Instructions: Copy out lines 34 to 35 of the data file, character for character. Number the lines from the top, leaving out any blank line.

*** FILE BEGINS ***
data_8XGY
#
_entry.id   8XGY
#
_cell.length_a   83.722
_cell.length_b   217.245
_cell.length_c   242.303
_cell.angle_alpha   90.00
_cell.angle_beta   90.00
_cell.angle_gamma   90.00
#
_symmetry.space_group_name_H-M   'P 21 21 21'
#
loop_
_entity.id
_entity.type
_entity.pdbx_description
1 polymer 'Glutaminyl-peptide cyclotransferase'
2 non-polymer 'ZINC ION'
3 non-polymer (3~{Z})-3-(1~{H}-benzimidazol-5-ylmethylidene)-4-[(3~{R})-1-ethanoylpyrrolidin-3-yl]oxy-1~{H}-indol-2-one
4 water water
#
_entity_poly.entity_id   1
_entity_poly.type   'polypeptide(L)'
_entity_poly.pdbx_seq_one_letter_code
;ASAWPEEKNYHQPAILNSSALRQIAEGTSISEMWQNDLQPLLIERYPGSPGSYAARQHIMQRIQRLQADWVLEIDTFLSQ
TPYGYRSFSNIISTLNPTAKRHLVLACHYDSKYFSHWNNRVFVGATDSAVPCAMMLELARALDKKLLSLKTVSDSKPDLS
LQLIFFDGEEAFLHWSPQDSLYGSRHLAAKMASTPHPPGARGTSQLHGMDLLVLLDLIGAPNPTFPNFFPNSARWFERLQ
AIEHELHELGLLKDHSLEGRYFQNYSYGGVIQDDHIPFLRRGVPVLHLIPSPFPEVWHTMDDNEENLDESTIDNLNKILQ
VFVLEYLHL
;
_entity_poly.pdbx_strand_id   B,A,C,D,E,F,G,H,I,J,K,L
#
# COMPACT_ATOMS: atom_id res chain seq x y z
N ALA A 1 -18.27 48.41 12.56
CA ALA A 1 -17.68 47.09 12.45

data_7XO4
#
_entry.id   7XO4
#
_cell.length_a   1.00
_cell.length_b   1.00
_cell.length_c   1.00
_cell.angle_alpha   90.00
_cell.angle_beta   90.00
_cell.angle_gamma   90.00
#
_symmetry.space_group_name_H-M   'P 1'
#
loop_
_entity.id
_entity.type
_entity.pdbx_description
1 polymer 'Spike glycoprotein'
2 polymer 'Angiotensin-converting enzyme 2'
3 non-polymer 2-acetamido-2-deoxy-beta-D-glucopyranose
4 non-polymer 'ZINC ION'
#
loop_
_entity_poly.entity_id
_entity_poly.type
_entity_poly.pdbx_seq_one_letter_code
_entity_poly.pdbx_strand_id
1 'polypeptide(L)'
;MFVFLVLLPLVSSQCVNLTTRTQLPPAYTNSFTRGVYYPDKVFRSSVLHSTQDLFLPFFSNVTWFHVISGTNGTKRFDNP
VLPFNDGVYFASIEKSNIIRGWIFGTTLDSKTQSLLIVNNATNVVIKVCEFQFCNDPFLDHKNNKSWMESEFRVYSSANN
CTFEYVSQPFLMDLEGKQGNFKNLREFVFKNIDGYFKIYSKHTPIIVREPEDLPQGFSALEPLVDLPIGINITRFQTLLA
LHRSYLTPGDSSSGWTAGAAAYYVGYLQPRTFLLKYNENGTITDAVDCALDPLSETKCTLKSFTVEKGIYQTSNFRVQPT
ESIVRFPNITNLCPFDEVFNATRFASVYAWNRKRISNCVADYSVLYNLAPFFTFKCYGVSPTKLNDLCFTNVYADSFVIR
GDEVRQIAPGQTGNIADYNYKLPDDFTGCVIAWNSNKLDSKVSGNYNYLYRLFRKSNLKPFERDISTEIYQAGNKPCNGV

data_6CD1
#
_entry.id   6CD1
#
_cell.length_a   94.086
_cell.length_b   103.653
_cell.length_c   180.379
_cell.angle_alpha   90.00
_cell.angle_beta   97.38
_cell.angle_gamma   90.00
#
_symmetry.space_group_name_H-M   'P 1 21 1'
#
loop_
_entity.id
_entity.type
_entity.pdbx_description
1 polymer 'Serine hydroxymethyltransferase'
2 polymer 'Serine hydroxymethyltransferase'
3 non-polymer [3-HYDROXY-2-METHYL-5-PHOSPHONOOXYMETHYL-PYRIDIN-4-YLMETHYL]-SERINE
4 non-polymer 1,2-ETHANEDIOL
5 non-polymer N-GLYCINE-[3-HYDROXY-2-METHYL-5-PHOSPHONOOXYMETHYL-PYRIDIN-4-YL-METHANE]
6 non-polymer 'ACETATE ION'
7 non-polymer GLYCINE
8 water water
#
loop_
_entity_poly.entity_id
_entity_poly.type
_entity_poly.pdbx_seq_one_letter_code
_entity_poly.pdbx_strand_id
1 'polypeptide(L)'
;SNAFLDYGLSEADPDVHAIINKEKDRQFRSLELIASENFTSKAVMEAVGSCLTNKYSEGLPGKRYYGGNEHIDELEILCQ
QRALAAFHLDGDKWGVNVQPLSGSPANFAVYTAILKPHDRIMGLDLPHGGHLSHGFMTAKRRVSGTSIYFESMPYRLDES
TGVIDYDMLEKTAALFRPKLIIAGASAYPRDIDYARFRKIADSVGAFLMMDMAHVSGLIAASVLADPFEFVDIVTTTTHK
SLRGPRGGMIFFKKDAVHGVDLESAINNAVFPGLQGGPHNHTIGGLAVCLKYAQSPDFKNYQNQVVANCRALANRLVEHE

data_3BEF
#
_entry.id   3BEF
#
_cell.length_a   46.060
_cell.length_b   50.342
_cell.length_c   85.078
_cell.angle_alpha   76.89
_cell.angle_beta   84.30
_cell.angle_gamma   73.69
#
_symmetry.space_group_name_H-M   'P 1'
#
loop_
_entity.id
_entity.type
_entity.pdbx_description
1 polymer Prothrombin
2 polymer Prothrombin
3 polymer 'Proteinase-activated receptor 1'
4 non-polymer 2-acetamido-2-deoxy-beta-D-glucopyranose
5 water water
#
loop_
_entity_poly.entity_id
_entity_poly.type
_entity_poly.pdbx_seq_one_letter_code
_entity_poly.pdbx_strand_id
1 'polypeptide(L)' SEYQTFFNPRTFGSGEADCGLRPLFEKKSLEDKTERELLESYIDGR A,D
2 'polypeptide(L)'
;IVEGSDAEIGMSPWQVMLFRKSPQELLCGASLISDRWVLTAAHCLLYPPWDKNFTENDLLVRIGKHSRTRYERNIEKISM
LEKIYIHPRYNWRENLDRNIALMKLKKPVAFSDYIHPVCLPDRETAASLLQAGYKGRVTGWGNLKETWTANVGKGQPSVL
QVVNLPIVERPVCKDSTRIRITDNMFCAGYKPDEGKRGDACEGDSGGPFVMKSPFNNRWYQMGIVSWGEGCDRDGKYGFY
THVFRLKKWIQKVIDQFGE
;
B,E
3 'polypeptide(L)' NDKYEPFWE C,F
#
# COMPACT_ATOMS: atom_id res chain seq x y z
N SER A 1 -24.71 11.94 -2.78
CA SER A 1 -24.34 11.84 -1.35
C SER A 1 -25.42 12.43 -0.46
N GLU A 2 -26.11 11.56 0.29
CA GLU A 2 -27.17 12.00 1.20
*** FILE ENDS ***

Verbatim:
# COMPACT_ATOMS: atom_id res chain seq x y z
N ALA A 1 -18.27 48.41 12.56